Ex-Billionaire Gets 7 1/2-Year Sentence for Defrauding Investors Goldman, Google

(Bloomberg) - A former jet-setting Chicago billionaire was sentenced to seven and a half years in prison for a $1 billion fraud at an advertising startup that included investors such as Goldman Sachs Group Inc., Google parent Alphabet Inc. and Illinois Governor JB Pritzker’s venture capital firm.

Rishi Shah, 38, the co-founder of Outcome Health, which provided ads on TVs in doctors’ offices, was convicted of more than a dozen fraud and money laundering charges by a federal jury last year. He and two other Outcome executives were sentenced last week in Chicago by US District Judge Thomas Durkin, the US Attorney’s Office said in a statement Monday.

Prosecutors had sought a 15-year sentence, describing Shah as the “driving force behind a dizzying array of lies to clients, lenders, investors and an audit firm.” He and the other executives were accused of lying to pharmaceutical company clients and taking money for ads that were never placed, and then misrepresenting the health of the company to investors.

Before the fraud was revealed in a 2017 Wall Street Journal article, Shah was a budding star in Democratic circles. Shah got the idea for Outcome — then known as Context Media Health — in 2006 while he was a student at Northwestern University just north of Chicago, and the company’s rapid rise over the next decade boosted his public profile. Then-Mayor Rahm Emanuel declared at a company press conference, “as Outcome goes, so goes Chicago.”

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But Outcome’s claims of exponential revenue growth were driven by fraud, as the company sold more ads than it could broadcast and lied to clients like pharmaceutical giant Novo Nordisk A/S about the size of its network of TVs in doctors’ offices, according to prosecutors and securities regulators.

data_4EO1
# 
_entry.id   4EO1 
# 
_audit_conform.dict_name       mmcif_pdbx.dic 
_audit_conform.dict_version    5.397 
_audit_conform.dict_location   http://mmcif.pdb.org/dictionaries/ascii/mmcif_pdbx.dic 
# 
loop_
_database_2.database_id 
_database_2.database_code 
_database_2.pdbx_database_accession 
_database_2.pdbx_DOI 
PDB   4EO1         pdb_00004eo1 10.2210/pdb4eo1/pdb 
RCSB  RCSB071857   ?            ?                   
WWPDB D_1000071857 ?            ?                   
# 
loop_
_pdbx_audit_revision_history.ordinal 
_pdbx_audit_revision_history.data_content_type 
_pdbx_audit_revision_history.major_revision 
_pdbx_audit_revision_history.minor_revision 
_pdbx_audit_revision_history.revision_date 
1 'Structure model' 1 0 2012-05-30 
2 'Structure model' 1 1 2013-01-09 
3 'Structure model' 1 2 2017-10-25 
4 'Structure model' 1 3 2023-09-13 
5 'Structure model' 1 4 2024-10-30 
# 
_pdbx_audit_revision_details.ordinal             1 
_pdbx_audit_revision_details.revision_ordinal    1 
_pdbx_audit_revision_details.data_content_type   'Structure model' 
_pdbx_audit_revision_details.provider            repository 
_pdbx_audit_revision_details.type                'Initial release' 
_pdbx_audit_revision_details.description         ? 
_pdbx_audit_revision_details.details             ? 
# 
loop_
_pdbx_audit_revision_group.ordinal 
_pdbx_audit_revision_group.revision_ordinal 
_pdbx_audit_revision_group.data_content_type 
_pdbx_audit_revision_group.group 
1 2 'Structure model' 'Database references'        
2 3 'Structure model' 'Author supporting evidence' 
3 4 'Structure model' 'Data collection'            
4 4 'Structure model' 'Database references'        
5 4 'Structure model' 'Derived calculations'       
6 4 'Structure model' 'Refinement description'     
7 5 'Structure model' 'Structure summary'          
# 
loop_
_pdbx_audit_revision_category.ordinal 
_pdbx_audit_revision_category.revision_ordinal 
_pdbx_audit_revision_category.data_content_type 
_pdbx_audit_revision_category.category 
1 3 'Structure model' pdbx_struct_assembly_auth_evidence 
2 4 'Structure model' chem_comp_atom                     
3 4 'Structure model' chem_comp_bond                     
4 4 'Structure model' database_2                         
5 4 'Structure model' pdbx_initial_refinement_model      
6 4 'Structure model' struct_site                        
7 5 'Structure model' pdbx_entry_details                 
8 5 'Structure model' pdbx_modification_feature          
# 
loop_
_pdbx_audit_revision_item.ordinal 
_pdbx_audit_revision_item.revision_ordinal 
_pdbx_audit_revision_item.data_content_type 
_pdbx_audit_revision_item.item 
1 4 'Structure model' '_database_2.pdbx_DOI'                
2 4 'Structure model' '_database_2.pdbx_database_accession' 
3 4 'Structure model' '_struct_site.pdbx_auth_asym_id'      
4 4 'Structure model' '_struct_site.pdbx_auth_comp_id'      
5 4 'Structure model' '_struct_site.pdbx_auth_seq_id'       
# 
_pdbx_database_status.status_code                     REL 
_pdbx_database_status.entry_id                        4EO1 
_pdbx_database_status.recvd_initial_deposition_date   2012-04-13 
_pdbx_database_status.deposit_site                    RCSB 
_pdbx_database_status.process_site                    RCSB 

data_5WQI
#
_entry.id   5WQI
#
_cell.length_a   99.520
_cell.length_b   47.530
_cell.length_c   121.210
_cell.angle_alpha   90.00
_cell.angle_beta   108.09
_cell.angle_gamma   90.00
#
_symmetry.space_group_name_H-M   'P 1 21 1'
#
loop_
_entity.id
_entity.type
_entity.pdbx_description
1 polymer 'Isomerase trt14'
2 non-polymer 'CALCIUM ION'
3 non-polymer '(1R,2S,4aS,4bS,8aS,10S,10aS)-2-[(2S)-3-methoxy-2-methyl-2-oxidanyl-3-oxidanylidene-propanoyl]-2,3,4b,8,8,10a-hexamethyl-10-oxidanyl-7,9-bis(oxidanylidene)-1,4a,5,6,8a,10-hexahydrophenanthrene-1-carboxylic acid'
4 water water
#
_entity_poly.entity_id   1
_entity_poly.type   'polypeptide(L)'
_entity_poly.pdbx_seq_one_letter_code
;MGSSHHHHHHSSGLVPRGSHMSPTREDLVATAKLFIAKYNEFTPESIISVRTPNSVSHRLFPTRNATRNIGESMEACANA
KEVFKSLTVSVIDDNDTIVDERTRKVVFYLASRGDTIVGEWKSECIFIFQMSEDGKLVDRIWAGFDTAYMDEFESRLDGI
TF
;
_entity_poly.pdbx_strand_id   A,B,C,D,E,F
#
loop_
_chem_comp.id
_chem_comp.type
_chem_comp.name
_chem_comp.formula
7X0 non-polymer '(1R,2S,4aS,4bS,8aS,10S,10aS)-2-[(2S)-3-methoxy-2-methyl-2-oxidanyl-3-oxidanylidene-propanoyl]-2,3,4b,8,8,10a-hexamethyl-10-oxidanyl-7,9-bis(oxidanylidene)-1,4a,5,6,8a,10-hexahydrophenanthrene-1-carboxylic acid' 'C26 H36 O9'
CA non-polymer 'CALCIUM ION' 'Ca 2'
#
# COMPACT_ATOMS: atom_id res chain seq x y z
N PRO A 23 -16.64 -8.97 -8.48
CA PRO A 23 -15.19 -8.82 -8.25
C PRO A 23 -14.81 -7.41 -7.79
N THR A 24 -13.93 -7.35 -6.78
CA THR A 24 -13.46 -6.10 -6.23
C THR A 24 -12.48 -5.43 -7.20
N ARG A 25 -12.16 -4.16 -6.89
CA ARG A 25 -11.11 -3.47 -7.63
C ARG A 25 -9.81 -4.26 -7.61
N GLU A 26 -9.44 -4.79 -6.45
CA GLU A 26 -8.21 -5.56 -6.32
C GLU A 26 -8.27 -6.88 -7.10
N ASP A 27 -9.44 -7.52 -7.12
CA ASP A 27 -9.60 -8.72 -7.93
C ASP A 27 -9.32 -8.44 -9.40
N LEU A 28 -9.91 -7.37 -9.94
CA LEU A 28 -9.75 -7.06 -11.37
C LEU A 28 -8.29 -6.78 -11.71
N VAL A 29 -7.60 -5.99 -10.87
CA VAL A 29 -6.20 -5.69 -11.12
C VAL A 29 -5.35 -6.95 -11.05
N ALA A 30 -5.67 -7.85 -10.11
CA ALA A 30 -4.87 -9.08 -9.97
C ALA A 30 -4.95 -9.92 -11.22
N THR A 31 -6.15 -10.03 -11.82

The company’s surge in cash from ad sales and financings allowed Shah to extract hundreds of millions of dollars from Outcome to live a lavish lifestyle, with weekend trips on private yachts and jets as well as a $10 million home, the government said. After raising more money from lenders and investors based on bogus financial statements in 2016, Shah’s net worth was reported at more than $4 billion, prosecutors said.

“Outcome’s former executives deceived their clients, their auditor, their lenders, and their investors for years,” Principal Deputy Assistant Attorney General Nicole M. Argentieri, head of the Justice Department’s Criminal Division, said in the statement. “Their sentences should serve as yet another reminder that ‘faking it until you make it’ is not an acceptable practice for any business.”

Shah told the judge last week in a prepared statement that he was “ashamed and embarrassed” by his failure to properly manage the company’s aggressive push for growth, which led to “a number of fatal mistakes” that included not tracking the delivery of ads paid for by clients.

“The culture I created permissioned people on my team to think it was okay to create false data in response to client questions,” he said in the statement, which was filed with the court.

Shah was convicted in April 2023 along with Outcome President and co-founder Shradha Agarwal and Chief Financial Officer Brad Purdy. Prosecutors had sought 10-year sentences for Agarwal, 38, and Purdy, 35. But Durkin sentenced Agarwal to three years in a half-way house and Purdy got two years and three months in prison.

A group of funds, including those owned by Goldman, Alphabet and Pritzker, were among the investors that sued Outcome in 2017, claiming fraud tied to a $487.5 million fundraising that year that led to a $225 million dividend pocketed by Shah and Agarwal.

In addition, the US Securities and Exchange Commission sued Shah, Agarwal, Purdy and former chief growth officer Ashik Desai, claiming they used false financial statements to raise cash. Desai and two other Outcome employees pleaded guilty to charges before the criminal trial against the company’s top executives.

The criminal case is US v. Shah, 19-cr-00864, US District Court, Northern District of Illinois (Chicago).

By Steve Stroth


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